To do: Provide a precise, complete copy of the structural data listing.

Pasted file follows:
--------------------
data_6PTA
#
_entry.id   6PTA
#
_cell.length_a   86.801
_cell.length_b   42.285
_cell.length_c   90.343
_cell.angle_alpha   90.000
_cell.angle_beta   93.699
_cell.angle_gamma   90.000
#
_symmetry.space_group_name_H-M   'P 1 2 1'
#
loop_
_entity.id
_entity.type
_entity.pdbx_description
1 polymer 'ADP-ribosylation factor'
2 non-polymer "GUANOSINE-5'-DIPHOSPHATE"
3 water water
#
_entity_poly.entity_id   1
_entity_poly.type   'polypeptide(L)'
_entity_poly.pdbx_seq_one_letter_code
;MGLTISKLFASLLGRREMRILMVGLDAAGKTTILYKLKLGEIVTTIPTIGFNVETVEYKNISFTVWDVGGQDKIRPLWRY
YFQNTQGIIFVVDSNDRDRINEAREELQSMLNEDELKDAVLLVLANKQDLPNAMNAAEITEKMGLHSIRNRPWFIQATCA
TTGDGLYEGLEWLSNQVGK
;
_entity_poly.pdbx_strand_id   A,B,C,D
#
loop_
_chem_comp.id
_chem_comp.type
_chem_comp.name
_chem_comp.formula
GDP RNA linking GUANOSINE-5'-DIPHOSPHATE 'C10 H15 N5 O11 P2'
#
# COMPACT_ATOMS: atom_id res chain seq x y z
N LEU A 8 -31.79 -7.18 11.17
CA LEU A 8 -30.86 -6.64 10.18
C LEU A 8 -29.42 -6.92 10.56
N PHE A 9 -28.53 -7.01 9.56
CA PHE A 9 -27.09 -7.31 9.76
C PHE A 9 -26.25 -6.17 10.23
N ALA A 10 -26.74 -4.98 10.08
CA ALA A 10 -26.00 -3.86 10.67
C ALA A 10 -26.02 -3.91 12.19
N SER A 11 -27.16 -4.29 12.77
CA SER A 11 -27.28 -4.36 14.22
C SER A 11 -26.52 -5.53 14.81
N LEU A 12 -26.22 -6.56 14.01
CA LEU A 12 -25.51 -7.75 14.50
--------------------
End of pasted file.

data_6PTA
#
_entry.id   6PTA
#
_cell.length_a   86.801
_cell.length_b   42.285
_cell.length_c   90.343
_cell.angle_alpha   90.000
_cell.angle_beta   93.699
_cell.angle_gamma   90.000
#
_symmetry.space_group_name_H-M   'P 1 2 1'
#
loop_
_entity.id
_entity.type
_entity.pdbx_description
1 polymer 'ADP-ribosylation factor'
2 non-polymer "GUANOSINE-5'-DIPHOSPHATE"
3 water water
#
_entity_poly.entity_id   1
_entity_poly.type   'polypeptide(L)'
_entity_poly.pdbx_seq_one_letter_code
;MGLTISKLFASLLGRREMRILMVGLDAAGKTTILYKLKLGEIVTTIPTIGFNVETVEYKNISFTVWDVGGQDKIRPLWRY
YFQNTQGIIFVVDSNDRDRINEAREELQSMLNEDELKDAVLLVLANKQDLPNAMNAAEITEKMGLHSIRNRPWFIQATCA
TTGDGLYEGLEWLSNQVGK
;
_entity_poly.pdbx_strand_id   A,B,C,D
#
loop_
_chem_comp.id
_chem_comp.type
_chem_comp.name
_chem_comp.formula
GDP RNA linking GUANOSINE-5'-DIPHOSPHATE 'C10 H15 N5 O11 P2'
#
# COMPACT_ATOMS: atom_id res chain seq x y z
N LEU A 8 -31.79 -7.18 11.17
CA LEU A 8 -30.86 -6.64 10.18
C LEU A 8 -29.42 -6.92 10.56
N PHE A 9 -28.53 -7.01 9.56
CA PHE A 9 -27.09 -7.31 9.76
C PHE A 9 -26.25 -6.17 10.23
N ALA A 10 -26.74 -4.98 10.08
CA ALA A 10 -26.00 -3.86 10.67
C ALA A 10 -26.02 -3.91 12.19
N SER A 11 -27.16 -4.29 12.77
CA SER A 11 -27.28 -4.36 14.22
C SER A 11 -26.52 -5.53 14.81
N LEU A 12 -26.22 -6.56 14.01
CA LEU A 12 -25.51 -7.75 14.50